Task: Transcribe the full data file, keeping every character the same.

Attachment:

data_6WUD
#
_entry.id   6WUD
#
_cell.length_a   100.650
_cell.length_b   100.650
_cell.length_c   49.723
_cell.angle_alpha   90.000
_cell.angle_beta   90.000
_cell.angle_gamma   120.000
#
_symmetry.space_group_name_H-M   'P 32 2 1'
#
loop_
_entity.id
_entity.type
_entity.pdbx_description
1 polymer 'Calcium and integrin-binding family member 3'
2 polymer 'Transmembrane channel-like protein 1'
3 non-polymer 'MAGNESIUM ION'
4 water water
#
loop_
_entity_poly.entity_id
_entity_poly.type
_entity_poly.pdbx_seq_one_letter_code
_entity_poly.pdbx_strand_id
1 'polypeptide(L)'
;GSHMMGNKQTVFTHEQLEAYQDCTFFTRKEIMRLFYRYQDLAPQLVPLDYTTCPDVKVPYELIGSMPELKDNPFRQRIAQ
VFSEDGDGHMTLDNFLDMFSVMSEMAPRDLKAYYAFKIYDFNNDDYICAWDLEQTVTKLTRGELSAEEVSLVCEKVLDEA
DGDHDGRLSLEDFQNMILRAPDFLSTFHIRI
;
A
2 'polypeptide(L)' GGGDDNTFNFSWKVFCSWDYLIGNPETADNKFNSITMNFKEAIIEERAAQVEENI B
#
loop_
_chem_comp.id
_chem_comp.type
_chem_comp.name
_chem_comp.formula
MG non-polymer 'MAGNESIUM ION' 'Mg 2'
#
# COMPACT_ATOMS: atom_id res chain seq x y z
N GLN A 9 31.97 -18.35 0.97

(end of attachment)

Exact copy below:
data_6WUD
#
_entry.id   6WUD
#
_cell.length_a   100.650
_cell.length_b   100.650
_cell.length_c   49.723
_cell.angle_alpha   90.000
_cell.angle_beta   90.000
_cell.angle_gamma   120.000
#
_symmetry.space_group_name_H-M   'P 32 2 1'
#
loop_
_entity.id
_entity.type
_entity.pdbx_description
1 polymer 'Calcium and integrin-binding family member 3'
2 polymer 'Transmembrane channel-like protein 1'
3 non-polymer 'MAGNESIUM ION'
4 water water
#
loop_
_entity_poly.entity_id
_entity_poly.type
_entity_poly.pdbx_seq_one_letter_code
_entity_poly.pdbx_strand_id
1 'polypeptide(L)'
;GSHMMGNKQTVFTHEQLEAYQDCTFFTRKEIMRLFYRYQDLAPQLVPLDYTTCPDVKVPYELIGSMPELKDNPFRQRIAQ
VFSEDGDGHMTLDNFLDMFSVMSEMAPRDLKAYYAFKIYDFNNDDYICAWDLEQTVTKLTRGELSAEEVSLVCEKVLDEA
DGDHDGRLSLEDFQNMILRAPDFLSTFHIRI
;
A
2 'polypeptide(L)' GGGDDNTFNFSWKVFCSWDYLIGNPETADNKFNSITMNFKEAIIEERAAQVEENI B
#
loop_
_chem_comp.id
_chem_comp.type
_chem_comp.name
_chem_comp.formula
MG non-polymer 'MAGNESIUM ION' 'Mg 2'
#
# COMPACT_ATOMS: atom_id res chain seq x y z
N GLN A 9 31.97 -18.35 0.97